Western Sydney Local Health District has issued an alert urging all residents to ensure they are fully protected against measles after the diagnosis of the infection in a person who has not travelled outside of the Western Sydney area. The person has not had any contact with any known cases of measles, and likely caught the infection from an unidentified case in the community.
Residents of Mount Druitt and Blacktown are encouraged to be alert for signs and symptoms of measles, and to seek care immediately if they present. NSW Health requests people experiencing measles symptoms call ahead to inform medical practice or emergency department staff of their symptoms, so that measures can be taken to limit exposure to others on arrival.
Measles is a highly infectious viral illness, which is spread through the air when an infected person coughs, sneezes, or breathes. Simply being in the same room as someone who is infectious with measles can result in infection if you are not immune.
The illness generally begins with a cough, fever, sore, red eyes, and runny nose, followed three to four days later by a red spotty rash which begins on the face and neck and spreads to the rest of the body. The rash is not itchy. Diarrhoea may also occur, especially in infants. Measles is a serious illness and people with the infection often require hospitalisation.
While measles is rare in Australia, it remains common in many places around the world, including several countries popular with Australians travelling for leisure, or to visit friends and relatives.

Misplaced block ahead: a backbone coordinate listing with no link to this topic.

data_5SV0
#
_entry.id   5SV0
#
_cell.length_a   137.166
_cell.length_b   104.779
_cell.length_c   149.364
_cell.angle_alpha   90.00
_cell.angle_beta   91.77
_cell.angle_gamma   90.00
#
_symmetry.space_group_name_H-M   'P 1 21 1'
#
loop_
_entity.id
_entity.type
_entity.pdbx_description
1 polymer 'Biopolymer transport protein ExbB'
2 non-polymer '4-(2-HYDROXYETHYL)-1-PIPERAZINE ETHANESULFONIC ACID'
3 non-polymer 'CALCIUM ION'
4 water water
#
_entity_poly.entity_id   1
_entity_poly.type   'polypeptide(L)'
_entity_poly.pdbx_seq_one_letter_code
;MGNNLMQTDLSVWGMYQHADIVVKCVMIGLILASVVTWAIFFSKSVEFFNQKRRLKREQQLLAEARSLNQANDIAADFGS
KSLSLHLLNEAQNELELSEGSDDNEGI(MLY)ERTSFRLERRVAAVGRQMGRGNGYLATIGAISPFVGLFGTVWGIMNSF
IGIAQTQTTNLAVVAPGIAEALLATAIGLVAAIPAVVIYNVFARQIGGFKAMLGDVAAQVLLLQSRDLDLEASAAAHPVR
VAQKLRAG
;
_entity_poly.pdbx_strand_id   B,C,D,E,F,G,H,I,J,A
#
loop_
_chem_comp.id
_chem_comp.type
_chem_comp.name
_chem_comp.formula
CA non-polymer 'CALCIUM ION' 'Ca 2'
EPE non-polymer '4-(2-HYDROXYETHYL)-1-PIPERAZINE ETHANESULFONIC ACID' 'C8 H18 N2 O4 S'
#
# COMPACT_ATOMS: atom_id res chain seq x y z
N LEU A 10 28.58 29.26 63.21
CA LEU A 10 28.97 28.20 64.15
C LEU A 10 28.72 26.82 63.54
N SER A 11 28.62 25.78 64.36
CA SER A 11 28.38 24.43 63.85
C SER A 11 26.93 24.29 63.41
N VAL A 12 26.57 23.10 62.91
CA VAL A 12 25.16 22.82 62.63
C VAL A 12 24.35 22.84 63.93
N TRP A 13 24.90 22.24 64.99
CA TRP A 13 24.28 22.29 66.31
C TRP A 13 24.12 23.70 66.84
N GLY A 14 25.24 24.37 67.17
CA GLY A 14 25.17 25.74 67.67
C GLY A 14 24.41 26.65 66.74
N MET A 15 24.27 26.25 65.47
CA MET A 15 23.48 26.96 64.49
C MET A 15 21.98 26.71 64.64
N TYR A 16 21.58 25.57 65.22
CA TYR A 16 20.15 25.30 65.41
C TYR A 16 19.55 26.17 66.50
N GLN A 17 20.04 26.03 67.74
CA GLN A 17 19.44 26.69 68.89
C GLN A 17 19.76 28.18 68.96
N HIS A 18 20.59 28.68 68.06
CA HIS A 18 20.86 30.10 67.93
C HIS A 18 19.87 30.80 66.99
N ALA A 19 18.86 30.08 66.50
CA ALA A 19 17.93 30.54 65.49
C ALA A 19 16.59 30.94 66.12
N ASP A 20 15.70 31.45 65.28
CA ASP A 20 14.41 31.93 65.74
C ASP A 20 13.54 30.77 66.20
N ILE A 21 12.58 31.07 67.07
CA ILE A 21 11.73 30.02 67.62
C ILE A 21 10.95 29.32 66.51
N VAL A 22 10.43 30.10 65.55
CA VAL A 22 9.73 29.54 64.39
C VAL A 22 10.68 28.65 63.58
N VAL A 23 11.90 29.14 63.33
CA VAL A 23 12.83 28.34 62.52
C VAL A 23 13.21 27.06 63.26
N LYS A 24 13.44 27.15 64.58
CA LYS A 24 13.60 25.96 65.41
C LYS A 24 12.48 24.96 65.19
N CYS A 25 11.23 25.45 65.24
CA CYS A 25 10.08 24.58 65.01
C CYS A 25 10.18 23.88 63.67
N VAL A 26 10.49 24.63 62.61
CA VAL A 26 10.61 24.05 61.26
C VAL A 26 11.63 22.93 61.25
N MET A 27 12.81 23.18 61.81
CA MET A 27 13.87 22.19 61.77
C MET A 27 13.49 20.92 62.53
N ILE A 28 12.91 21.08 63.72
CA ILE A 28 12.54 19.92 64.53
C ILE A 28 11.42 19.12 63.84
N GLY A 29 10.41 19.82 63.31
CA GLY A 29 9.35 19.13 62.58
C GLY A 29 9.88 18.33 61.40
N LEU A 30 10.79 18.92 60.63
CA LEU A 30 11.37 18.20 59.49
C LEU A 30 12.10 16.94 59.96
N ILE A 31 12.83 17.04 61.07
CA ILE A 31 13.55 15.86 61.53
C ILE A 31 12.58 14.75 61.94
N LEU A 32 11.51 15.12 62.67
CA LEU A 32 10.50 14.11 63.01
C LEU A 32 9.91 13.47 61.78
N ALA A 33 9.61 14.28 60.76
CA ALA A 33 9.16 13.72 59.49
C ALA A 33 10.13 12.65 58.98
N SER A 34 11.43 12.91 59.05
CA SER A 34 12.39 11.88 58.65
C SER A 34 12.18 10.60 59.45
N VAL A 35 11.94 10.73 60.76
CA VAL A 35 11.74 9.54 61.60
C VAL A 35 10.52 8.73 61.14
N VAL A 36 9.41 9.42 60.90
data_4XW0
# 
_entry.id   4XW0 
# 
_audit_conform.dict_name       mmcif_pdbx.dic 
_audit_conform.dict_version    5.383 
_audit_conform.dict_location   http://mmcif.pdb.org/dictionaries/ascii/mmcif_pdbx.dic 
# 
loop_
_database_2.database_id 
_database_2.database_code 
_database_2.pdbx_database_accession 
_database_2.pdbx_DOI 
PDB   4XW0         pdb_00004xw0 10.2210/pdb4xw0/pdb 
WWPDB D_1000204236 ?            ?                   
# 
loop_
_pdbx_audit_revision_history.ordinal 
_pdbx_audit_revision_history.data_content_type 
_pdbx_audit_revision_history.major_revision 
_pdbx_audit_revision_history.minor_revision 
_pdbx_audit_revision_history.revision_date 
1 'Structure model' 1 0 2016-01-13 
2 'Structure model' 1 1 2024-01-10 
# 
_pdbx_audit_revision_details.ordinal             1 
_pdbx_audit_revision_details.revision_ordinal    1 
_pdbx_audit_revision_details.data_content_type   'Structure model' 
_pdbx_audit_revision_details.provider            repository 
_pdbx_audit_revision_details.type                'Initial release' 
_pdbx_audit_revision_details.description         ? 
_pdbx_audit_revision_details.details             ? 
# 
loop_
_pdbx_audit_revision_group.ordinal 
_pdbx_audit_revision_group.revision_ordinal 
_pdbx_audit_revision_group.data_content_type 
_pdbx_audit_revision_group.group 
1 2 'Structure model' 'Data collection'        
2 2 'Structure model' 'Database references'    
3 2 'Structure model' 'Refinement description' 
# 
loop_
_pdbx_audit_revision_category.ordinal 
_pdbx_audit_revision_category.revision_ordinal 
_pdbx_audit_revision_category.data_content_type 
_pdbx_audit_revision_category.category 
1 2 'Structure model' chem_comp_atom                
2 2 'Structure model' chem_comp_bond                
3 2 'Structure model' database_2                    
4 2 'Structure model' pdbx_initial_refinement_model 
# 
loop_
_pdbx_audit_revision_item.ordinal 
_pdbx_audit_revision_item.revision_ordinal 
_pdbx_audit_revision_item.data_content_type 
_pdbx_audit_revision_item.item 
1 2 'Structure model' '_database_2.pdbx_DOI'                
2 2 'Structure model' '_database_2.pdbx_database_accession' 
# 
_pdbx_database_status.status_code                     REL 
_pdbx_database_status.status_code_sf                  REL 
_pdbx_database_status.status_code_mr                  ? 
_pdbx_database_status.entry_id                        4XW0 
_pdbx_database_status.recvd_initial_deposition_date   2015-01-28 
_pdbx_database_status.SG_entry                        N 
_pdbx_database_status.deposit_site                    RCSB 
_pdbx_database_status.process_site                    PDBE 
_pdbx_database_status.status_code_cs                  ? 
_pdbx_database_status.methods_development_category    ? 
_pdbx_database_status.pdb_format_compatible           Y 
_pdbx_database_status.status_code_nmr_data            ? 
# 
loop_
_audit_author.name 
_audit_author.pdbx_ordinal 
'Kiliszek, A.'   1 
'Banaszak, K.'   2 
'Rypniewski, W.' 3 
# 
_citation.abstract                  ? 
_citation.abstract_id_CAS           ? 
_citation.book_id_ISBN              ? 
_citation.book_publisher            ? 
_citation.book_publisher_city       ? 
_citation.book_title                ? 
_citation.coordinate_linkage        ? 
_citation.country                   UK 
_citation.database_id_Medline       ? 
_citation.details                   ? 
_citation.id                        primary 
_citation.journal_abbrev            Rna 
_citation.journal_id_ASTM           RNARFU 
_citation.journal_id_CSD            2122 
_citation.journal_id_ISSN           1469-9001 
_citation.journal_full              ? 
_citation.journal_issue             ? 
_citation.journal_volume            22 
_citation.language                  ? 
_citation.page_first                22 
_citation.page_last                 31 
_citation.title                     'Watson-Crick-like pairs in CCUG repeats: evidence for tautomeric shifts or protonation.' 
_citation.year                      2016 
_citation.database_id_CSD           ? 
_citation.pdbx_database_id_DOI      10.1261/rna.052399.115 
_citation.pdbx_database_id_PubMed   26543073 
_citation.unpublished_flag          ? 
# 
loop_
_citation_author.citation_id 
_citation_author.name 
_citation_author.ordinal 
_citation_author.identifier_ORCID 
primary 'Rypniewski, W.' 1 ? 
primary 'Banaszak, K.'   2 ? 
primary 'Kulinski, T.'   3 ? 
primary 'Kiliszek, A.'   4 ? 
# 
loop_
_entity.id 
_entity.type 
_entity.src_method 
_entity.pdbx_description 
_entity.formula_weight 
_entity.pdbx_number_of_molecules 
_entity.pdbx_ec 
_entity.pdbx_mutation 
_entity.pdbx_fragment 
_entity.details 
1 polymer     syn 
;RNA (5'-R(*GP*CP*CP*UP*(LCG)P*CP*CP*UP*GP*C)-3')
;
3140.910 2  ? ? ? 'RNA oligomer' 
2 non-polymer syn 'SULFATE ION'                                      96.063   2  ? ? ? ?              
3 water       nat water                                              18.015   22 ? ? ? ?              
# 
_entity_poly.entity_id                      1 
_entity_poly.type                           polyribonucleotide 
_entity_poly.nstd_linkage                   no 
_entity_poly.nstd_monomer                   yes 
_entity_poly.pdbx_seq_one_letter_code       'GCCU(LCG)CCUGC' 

Measles anywhere is a problem everywhere, so it is important that everyone makes sure they are fully protected against this preventable disease.
Vaccination provides the best protection against measles. Two doses of measles containing vaccine provides lifelong protection against measles in 99% of people vaccinated. Anyone born during or after 1966 should ensure they have received two doses of measles containing vaccine. In Australia, two doses are provided as part of the National Immunisation Program at 12 months of age as measles-mumps-rubella (MMR) vaccine and 18 months of age as measles-mumps-rubella-varicella (MMRV) vaccine. These combination vaccines also provide protection against mumps, rubella (German measles) and Chickenpox.
While all children n Australia have been offered two doses of vaccine since 1994, due to a number of changes to the National Immunisation Program Schedule over time, people born between 1966 and 1994 may not necessarily have received two doses.
In NSW, anyone born during of after 1966, who does not have evidence of immunity to measles, can receive two doses of MMR for free from their general practitioner. For people who are not sure of whether they have received two doses, it is safe to receive more than two, and it's better to be safe than sorry.
For more information download the Measles
fact sheet, or visit the measles webpage.